Food Bank to save thousands on electricity to keep up with demand in services
SACRAMENTO, Calif. – Through funding from SMUD’s Community Solar program, and a partnership with local nonprofit GRID Alternatives North Valley, the Sacramento Food Bank and Family Services received a solar system on its Arata Brothers building in Oak Park. The 35-kW solar system will save nearly $200,000 on electricity costs – leaving more money available to deliver needed community support services.
Media is welcome to visit for pictures of the solar install
and interviews from 9 – 10:30 a.m.
“As long-time solar advocates, we’re proud to be supporting community organizations that serve our most vulnerable residents,” said Erik Krause, SMUD’s director of Retail Product Delivery and Sales. “This partnership has helped to deliver solar for community organizations and residential homes at a crucial time – allowing dollars to be directed where they are needed most.”
For the past 40 years, the Sacramento Food Bank and Family Services has connected people to resources such as utility bill assistance, clothing, food and legal support. Over the past few months, it has seen a massive spike in demand amid the COVID-19 pandemic and ensuing shelter-in-place directive. More and more families are seeking food and support services as the economy is being hit with large swaths of job losses. This increase has meant a rise in operating costs for the Sacramento Food Bank.
In order to sustainably keep operating at these heightened levels, the nonprofit received a 35-kW solar system that will help offset 45 percent of its electricity usage.
“We are incredibly grateful to SMUD and GRID Alternatives for their partnership,” said Sacramento Food Bank & Family Services CEO Blake Young. “This important solar install project will increase our energy efficiency and provide critical financial savings. This will allow our organization to allocate more dollars to providing healthy food resources and education for people in need.”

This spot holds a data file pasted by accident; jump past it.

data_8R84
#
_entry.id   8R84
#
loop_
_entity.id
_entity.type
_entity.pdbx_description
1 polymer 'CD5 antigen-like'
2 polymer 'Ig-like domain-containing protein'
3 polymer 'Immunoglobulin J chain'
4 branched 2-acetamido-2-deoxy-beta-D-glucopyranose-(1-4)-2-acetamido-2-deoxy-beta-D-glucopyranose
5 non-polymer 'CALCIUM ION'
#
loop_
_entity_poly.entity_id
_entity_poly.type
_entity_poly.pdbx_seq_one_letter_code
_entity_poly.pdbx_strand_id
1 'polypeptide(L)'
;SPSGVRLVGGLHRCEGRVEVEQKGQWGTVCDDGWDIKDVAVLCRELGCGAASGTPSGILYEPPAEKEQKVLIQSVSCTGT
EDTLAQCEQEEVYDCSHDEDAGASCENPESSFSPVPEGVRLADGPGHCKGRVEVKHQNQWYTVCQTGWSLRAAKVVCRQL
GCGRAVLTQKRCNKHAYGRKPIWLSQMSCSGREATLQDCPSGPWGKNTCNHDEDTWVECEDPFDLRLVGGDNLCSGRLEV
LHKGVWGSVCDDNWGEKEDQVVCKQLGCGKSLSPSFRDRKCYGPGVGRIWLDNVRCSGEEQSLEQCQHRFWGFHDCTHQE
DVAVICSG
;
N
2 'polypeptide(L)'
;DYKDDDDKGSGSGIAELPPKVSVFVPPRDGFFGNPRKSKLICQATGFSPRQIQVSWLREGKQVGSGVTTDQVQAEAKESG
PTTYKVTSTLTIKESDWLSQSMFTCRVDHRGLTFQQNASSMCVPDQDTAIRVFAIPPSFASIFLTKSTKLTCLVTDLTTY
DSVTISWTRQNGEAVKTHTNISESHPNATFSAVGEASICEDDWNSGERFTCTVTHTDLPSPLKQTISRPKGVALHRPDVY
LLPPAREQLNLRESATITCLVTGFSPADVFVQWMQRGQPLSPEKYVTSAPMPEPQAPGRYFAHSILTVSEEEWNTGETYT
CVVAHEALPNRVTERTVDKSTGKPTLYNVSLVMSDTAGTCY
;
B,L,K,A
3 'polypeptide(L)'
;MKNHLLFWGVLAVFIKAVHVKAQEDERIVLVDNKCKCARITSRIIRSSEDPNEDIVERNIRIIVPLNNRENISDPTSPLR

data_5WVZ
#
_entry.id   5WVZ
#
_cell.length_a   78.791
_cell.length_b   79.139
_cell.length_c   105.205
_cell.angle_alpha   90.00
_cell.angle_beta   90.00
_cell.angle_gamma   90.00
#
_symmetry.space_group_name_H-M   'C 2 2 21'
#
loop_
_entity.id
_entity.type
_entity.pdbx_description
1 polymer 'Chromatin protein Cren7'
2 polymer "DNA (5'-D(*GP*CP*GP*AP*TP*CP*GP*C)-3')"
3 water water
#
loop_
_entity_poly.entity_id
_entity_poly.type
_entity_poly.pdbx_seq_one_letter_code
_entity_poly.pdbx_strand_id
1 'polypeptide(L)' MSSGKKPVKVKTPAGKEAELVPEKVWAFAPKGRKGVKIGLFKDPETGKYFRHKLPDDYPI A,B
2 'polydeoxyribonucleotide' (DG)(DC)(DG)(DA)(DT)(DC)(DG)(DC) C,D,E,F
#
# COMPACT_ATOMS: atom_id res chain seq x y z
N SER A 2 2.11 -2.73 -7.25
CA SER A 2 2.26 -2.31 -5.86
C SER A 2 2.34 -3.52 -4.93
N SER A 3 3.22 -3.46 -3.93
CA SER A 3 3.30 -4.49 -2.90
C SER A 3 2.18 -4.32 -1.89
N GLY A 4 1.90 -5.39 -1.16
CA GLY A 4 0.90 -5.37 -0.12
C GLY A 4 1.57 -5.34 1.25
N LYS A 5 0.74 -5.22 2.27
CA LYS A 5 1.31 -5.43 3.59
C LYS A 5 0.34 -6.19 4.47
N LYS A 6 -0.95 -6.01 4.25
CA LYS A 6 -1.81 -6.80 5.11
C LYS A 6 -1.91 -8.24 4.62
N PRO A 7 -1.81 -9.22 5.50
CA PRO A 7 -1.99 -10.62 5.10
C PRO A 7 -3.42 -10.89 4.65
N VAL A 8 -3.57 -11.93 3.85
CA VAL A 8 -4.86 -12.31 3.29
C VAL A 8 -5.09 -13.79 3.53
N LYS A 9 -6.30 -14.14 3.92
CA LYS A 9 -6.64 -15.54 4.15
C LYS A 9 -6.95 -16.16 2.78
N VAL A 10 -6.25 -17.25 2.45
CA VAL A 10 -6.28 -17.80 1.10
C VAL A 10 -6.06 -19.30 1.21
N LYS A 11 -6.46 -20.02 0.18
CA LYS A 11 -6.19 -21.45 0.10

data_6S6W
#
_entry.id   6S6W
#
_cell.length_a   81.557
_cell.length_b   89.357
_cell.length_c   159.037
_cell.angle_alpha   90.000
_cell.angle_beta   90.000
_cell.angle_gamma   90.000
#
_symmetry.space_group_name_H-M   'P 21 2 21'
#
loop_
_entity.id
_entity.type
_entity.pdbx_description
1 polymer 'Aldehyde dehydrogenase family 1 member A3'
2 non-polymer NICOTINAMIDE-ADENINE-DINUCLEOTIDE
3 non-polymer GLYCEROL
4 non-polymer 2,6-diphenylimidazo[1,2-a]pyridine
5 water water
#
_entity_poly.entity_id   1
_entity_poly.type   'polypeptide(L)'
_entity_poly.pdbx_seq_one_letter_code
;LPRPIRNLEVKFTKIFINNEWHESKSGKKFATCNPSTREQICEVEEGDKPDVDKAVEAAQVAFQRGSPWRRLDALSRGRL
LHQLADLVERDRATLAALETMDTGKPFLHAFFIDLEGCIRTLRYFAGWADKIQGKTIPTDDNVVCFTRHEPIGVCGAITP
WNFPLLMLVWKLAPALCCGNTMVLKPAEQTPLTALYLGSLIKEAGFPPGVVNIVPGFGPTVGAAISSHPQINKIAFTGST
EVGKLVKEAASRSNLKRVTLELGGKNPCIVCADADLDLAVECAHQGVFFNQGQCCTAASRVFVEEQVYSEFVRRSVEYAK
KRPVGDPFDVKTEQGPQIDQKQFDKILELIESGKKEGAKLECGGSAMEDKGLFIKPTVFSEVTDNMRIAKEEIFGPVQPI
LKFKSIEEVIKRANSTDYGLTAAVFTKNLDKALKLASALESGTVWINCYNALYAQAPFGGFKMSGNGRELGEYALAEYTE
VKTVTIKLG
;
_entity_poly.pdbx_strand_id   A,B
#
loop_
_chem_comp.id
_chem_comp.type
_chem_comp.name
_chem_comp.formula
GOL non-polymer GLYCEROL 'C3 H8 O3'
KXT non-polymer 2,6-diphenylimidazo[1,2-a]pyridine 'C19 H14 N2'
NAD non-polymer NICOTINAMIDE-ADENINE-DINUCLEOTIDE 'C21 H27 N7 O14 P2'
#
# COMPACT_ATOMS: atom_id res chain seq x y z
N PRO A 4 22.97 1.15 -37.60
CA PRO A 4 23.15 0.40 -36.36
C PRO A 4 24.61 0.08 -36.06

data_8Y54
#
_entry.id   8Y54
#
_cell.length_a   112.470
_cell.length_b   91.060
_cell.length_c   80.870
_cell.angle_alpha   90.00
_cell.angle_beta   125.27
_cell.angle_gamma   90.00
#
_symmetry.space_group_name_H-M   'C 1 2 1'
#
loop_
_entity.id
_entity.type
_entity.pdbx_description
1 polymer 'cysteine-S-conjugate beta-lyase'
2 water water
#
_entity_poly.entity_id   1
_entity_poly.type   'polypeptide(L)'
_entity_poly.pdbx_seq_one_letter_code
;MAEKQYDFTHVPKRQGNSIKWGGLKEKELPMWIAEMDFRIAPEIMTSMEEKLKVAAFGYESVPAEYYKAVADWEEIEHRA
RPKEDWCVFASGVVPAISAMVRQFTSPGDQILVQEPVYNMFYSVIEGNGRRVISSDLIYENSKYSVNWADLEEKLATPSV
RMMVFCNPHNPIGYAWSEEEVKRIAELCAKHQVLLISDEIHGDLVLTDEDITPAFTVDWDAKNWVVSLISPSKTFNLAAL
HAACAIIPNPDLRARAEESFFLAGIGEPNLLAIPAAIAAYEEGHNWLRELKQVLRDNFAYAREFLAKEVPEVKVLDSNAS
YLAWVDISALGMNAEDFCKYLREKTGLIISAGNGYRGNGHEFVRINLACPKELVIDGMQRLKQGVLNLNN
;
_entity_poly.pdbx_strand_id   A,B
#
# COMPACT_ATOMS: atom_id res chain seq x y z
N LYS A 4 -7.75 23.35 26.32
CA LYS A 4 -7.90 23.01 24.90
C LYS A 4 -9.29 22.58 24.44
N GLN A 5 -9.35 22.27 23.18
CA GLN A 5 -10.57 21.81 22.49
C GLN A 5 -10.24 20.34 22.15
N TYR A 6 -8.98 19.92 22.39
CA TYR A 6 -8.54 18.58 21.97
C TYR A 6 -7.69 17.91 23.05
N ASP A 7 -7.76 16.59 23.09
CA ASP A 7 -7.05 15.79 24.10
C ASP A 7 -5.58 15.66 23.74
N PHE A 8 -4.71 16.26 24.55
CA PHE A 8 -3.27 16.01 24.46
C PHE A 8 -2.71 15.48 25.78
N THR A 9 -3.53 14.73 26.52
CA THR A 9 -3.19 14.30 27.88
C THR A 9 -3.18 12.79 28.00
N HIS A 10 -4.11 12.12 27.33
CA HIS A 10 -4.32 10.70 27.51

SMUD’s Community Solar program develops partnerships with local schools, nonprofit organizations, and low-income housing organizations such as the Sacramento Food Bank. Together, they educate the community on the importance of renewable energy, including solar.
The projects focus on organizations that have a commitment to help the underserved and disadvantaged in our community. This allows nonprofits to benefit from lower electric bills so they can redirect their funds to help the underserved and disadvantaged. SMUD’s partnership with GRID Alternatives dates back to 2016 when they partnered to install solar and weatherization on both single-family homes and local nonprofits.
GRID Alternatives North Valley is a nonprofit that helps mission-aligned nonprofits like the Sacramento Food Bank save on the cost of operations with solar, so they can focus on their core support services and lower their carbon footprint with clean, affordable solar energy. All GRID projects include deep community engagement and workforce development for local job trainees. The idea is not only to save money and help combat climate change but to expose local trainees to careers in the growing clean energy industry. According to the U.S. Bureau of Labor Statistics, the job outlook for solar photovoltaic installers is expected to grow 63 percent from 2018 to 2028, and the median salary is $21.58 per hour.
“GRID Alternatives is pleased to partner with SMUD and the Sacramento Food Bank,” said Rebekah Casey, deputy director, GRID Alternatives North Valley. “As a nonprofit ourselves, we understand the need to put every available dollar into service to the community. Rooftop solar combined with energy efficiency is a way to predictably decrease the Food Bank’s long-term overhead and increase food security for Sacramento residents.”
For those receiving solar, the amount of savings it can generate for an organization depends on many variables, including the size of the system, geographic location, and current electricity rates. The total savings this system will provide for the Sacramento Food Bank is nearly $200,000 over its lifetime. Renewable energy is now a part of the solution to decrease the number of food-insecure people in Sacramento and will support the effort for more economic and environmental equity.
About GRID Alternatives North Valley
GRID Alternatives North Valley is an affiliate of GRID Alternatives, a national leader in making clean energy technology and job training accessible to underserved communities. GRID North Valley has installed 1,466 solar electric systems for low-income households to-date, with a combined installed capacity of saving over $45 million in lifetime electricity costs and preventing over 86,000 tons of greenhouse gas emissions. Through the program, 2,000 people have also received training. For more information, visit GridAlternatives.org/NorthValley or click here to learn about solar and storage solutions for nonprofits.
As the nation’s sixth-largest community-owned, not-for-profit, electric service provider, SMUD has been providing low-cost, reliable electricity for more than 70 years to Sacramento County and small adjoining portions of Placer and Yolo Counties. SMUD is a recognized industry leader and award winner for its innovative energy efficiency programs, renewable power technologies, and for its sustainable solutions for a healthier environment. SMUD’s power mix is about 50 percent non-carbon emitting. For more information about SMUD, visit SMUD.org.